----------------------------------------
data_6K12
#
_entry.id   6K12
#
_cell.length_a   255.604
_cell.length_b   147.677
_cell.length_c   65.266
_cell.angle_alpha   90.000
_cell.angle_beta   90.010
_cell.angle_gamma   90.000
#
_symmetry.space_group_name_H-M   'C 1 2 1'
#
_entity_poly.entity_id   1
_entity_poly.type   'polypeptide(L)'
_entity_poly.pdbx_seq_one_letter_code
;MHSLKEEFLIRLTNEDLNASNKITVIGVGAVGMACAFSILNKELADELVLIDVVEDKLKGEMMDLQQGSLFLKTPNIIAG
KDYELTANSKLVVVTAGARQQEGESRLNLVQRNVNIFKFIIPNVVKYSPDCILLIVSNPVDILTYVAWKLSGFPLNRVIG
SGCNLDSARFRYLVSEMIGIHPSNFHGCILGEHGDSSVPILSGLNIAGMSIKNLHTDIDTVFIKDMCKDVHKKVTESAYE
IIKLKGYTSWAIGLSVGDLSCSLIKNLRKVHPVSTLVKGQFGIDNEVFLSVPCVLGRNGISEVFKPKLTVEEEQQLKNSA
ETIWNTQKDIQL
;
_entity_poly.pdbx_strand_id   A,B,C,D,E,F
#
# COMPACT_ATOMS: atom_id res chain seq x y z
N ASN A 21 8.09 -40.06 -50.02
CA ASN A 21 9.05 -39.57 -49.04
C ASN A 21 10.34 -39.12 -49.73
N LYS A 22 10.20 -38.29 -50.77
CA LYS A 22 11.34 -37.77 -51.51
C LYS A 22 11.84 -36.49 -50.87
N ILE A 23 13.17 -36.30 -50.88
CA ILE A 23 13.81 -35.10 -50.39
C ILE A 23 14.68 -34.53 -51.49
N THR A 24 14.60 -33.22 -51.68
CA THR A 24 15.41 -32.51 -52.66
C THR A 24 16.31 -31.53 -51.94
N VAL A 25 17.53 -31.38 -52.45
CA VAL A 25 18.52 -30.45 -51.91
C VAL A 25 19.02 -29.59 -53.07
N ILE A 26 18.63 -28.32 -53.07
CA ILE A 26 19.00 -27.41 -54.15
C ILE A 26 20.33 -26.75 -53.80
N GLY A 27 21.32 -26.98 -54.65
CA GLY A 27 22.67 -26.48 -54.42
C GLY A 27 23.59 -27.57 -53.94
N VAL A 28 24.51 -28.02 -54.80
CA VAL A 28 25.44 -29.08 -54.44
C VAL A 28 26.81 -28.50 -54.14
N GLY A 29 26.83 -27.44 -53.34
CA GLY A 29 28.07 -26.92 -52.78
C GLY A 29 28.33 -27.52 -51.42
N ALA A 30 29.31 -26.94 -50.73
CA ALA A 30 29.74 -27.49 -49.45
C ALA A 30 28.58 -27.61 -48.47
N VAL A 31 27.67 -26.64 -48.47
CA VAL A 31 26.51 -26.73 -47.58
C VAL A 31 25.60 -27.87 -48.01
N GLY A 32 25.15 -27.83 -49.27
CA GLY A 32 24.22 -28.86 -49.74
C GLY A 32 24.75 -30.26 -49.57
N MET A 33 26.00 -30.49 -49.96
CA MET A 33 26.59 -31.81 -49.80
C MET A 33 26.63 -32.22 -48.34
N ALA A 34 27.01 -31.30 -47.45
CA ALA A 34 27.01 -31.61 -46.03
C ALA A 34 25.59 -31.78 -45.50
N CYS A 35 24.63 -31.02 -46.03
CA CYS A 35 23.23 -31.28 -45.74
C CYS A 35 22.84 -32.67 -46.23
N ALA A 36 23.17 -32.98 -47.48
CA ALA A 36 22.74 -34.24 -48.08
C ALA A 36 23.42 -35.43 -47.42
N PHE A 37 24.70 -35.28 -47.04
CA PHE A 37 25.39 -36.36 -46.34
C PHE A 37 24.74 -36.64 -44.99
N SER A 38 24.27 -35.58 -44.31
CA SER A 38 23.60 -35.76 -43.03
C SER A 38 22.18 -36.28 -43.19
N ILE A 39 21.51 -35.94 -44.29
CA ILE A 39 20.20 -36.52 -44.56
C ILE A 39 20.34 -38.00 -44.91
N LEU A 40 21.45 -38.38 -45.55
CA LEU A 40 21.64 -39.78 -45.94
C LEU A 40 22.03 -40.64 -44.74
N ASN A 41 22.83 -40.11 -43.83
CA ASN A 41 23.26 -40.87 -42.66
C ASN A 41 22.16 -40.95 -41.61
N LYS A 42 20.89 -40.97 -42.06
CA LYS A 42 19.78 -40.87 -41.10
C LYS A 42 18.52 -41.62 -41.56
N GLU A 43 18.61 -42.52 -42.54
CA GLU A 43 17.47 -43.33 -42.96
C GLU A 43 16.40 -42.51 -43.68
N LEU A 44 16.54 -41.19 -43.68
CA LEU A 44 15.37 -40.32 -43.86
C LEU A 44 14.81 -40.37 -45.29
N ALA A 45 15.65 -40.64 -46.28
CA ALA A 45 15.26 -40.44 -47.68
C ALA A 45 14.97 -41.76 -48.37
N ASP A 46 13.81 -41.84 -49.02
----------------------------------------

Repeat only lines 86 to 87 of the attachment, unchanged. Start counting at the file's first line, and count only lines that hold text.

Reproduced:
N ASN A 41 22.83 -40.11 -43.83
CA ASN A 41 23.26 -40.87 -42.66